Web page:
4 items from 2013
Odd List Louisa Mellor 19 Dec 2013 - 07:00
We’ve scanned the UK TV schedules over the next fortnight and circled a few new Christmas programmes you may enjoy…
Despite this being the time of year when television repeats aren't just tolerated, but welcome (if at no point in the next fortnight does Dermot Morgan get lost in a department store underwear aisle, or a snowman ride a motorbike through a Sussex field, then it just won't feel like Christmas), we've gone for brand new shows in the list below.
There's a selection of new drama, comedy and a few other bits and pieces you may wish to circle in your festive TV listings magazine... Merry Christmas.
Drama Doctor Who: The Time of the Doctor
What is it? It's Doctor Who. Do you need to know anything else?
What’s this one about? This one-hour special is Matt Smith's farewell episode as the Doctor, »
Channel 4 has unveiled details of its Christmas and New Year schedule for 2013/14.
The current series of Homeland and Made in Chelsea will draw to a close over the festive period, while Educating Yorkshire returns for a Christmas special.
On Thursday, December 19, viewers will have the chance to catch up with their favourite teachers and pupils in Educating Yorkshire at Christmas. The festive edition will feature much-loved student Musharaf among others.
The third season of Homeland concludes with season finale 'The Star' on Sunday, December 22 at 9pm. It will be preceded by Night at the Museum 2 at 6.55pm and Keira Knightley's Never Let Me Go will follow at 10.25pm.
On Monday, December 23, Food Unwrapped's Christmas Dinner will explore the history of our festive menus at 8pm, »
"People are so boring these days," says Noel Fielding as he hoists himself into his Eno bell-bottoms, slips on an orange wig and struts with a guitar. Fielding, surrealist comic, painter and dandy, is recreating the glam rock 1970s. Just watching his bonkers sitcom The Mighty Boosh, or seeing him coyly flirting with Russell Brand on The Big Fat Quiz Of The Year, you know this must be his era. Fielding is rarely seen without a splash of makeup, big heels and even bigger hair.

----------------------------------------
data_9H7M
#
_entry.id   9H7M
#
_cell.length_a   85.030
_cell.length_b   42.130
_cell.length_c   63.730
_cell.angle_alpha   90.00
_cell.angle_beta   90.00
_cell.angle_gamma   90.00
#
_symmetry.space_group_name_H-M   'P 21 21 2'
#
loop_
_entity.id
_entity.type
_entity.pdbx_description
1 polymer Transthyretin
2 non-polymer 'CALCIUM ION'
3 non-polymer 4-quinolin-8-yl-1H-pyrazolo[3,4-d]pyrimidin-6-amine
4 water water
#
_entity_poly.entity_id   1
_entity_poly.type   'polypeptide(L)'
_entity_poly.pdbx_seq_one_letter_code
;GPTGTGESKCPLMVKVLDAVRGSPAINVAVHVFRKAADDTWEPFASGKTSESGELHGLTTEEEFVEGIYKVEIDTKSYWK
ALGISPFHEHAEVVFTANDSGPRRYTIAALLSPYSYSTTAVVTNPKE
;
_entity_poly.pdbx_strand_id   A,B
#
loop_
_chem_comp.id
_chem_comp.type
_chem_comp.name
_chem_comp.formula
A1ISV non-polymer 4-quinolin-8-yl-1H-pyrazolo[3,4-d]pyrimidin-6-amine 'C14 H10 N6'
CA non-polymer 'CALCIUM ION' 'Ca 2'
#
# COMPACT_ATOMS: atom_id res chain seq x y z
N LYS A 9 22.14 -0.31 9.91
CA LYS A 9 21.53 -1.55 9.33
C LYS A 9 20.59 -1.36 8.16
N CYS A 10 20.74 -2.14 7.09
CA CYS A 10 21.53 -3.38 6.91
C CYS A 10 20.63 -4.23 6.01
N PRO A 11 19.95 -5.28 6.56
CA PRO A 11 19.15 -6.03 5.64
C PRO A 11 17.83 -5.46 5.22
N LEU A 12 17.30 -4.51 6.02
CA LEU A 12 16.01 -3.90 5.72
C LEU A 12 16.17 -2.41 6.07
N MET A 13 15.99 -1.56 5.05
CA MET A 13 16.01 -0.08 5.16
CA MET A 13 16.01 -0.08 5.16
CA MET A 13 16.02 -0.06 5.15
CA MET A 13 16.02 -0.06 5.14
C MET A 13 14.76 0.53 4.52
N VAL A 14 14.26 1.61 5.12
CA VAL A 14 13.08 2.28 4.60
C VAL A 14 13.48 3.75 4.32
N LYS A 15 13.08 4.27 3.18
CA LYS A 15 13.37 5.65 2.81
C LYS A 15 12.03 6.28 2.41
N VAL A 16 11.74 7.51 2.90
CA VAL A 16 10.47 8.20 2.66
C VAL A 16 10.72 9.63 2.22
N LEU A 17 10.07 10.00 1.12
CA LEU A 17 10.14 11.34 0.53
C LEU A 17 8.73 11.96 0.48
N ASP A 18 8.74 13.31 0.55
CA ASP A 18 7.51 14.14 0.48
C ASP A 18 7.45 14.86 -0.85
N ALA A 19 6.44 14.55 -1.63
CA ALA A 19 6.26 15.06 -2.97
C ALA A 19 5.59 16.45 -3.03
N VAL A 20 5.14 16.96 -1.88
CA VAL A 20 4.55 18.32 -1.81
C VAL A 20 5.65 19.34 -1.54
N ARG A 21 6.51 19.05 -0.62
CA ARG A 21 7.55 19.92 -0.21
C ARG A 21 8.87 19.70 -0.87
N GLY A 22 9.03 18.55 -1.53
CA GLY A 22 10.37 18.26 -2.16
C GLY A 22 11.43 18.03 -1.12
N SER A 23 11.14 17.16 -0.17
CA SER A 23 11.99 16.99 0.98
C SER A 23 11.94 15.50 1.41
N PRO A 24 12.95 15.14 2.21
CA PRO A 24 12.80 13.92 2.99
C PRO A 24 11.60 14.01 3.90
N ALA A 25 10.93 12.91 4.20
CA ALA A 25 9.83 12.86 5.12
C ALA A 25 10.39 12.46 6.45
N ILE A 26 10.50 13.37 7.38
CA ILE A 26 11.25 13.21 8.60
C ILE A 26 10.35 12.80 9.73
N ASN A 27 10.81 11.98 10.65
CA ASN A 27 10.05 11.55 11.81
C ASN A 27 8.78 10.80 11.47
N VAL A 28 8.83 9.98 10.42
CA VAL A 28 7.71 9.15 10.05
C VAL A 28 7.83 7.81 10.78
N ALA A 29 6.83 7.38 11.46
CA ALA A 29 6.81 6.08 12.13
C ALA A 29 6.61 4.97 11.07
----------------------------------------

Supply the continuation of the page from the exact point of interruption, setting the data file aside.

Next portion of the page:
Actually, he says, it's his parents' era. They were in their late teens when he was born, adored Bowie and Bolan, wore tight tank tops and flares, and showed him the way sartorially. They were more like an older brother and sister when he was young. »
- Simon Hattenstone
The Jonathan Creek actor on why comedians have become the new fall guys - and why he's returning to standup
Stop blaming the comedians and start blaming the people that make the TV programmes. That seems to be Alan Davies's stance on the recent controversy over the men behaving boorishly on The Big Fat Quiz of The Year. Jack Whitehall and James Corden were accused of making tasteless jokes about the Queen and Susan Boyle, but Davies jumps to their defence, getting into a froth as thick as the one on the coffee he is drinking in a north London cafe.
"That thing with James Corden, it was just vulgarity which the editor should have cut. In the middle of all that banter it was just an exchange, it's not for [newspapers] to be the arbiter of taste." Comedians, he suggests, are society's current fall guys and he wonders why »
- Bruce Dessau
4 items from 2013
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